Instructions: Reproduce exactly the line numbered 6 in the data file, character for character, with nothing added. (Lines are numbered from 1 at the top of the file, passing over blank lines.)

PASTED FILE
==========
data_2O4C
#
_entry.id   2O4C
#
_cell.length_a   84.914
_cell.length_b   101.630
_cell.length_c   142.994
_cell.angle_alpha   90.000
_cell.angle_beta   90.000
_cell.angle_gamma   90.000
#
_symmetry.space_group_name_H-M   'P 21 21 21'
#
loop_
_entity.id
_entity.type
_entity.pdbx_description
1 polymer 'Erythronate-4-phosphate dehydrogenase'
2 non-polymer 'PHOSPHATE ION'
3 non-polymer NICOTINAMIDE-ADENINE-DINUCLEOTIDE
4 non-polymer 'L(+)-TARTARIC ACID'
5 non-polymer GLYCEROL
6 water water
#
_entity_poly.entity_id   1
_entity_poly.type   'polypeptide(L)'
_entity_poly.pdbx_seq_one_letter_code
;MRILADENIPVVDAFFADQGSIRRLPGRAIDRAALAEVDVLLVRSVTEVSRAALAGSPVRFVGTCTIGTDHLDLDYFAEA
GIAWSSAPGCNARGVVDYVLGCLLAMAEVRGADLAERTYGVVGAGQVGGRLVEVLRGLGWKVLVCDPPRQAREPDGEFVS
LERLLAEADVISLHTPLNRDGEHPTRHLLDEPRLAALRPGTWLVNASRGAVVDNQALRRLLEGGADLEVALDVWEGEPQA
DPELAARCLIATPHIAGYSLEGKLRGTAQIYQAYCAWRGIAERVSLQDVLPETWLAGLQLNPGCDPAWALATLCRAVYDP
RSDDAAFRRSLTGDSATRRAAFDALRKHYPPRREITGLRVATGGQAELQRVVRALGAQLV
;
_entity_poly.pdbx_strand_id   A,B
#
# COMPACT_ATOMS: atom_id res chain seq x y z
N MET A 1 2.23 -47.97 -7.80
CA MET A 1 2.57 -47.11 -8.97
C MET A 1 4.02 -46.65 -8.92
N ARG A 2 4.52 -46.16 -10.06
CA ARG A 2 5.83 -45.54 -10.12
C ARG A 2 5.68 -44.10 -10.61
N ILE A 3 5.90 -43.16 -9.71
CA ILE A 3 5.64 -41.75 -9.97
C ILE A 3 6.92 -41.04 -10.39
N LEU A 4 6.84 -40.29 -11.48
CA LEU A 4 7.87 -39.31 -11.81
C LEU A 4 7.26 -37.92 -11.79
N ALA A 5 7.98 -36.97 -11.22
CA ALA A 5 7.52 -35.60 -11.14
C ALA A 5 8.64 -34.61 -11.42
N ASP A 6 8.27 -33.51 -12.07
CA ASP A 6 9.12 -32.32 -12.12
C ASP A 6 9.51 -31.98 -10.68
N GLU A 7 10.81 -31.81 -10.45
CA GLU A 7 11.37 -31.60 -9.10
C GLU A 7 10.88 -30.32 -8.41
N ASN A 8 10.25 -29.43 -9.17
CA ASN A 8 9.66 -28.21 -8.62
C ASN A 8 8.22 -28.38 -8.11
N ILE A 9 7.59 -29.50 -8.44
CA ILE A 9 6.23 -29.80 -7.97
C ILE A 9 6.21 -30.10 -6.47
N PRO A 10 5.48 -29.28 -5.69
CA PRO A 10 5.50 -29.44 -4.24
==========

_cell.length_b   101.630